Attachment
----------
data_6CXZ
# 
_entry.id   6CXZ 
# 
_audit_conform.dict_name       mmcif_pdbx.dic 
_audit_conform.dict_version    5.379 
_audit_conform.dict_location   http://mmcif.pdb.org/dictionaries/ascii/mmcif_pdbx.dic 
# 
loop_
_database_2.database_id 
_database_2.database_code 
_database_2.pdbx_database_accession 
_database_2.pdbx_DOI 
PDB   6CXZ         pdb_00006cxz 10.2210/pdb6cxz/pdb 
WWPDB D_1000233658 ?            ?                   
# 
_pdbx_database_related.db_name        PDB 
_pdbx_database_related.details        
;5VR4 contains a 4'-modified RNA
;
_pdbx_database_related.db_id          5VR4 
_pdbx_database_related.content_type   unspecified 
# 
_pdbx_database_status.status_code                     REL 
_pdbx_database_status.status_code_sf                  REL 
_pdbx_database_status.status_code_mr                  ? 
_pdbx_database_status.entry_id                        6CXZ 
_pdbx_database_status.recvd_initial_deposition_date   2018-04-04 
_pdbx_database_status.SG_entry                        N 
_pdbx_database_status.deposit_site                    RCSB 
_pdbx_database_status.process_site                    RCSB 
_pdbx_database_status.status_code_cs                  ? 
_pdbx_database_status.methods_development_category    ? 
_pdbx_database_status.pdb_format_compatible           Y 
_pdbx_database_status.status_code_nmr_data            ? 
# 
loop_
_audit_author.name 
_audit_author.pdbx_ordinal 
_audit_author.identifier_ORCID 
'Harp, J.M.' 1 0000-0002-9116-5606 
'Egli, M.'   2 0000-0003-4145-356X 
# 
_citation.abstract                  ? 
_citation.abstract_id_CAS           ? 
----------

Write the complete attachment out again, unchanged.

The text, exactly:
data_6CXZ
# 
_entry.id   6CXZ 
# 
_audit_conform.dict_name       mmcif_pdbx.dic 
_audit_conform.dict_version    5.379 
_audit_conform.dict_location   http://mmcif.pdb.org/dictionaries/ascii/mmcif_pdbx.dic 
# 
loop_
_database_2.database_id 
_database_2.database_code 
_database_2.pdbx_database_accession 
_database_2.pdbx_DOI 
PDB   6CXZ         pdb_00006cxz 10.2210/pdb6cxz/pdb 
WWPDB D_1000233658 ?            ?                   
# 
_pdbx_database_related.db_name        PDB 
_pdbx_database_related.details        
;5VR4 contains a 4'-modified RNA
;
_pdbx_database_related.db_id          5VR4 
_pdbx_database_related.content_type   unspecified 
# 
_pdbx_database_status.status_code                     REL 
_pdbx_database_status.status_code_sf                  REL 
_pdbx_database_status.status_code_mr                  ? 
_pdbx_database_status.entry_id                        6CXZ 
_pdbx_database_status.recvd_initial_deposition_date   2018-04-04 
_pdbx_database_status.SG_entry                        N 
_pdbx_database_status.deposit_site                    RCSB 
_pdbx_database_status.process_site                    RCSB 
_pdbx_database_status.status_code_cs                  ? 
_pdbx_database_status.methods_development_category    ? 
_pdbx_database_status.pdb_format_compatible           Y 
_pdbx_database_status.status_code_nmr_data            ? 
# 
loop_
_audit_author.name 
_audit_author.pdbx_ordinal 
_audit_author.identifier_ORCID 
'Harp, J.M.' 1 0000-0002-9116-5606 
'Egli, M.'   2 0000-0003-4145-356X 
# 
_citation.abstract                  ? 
_citation.abstract_id_CAS           ? 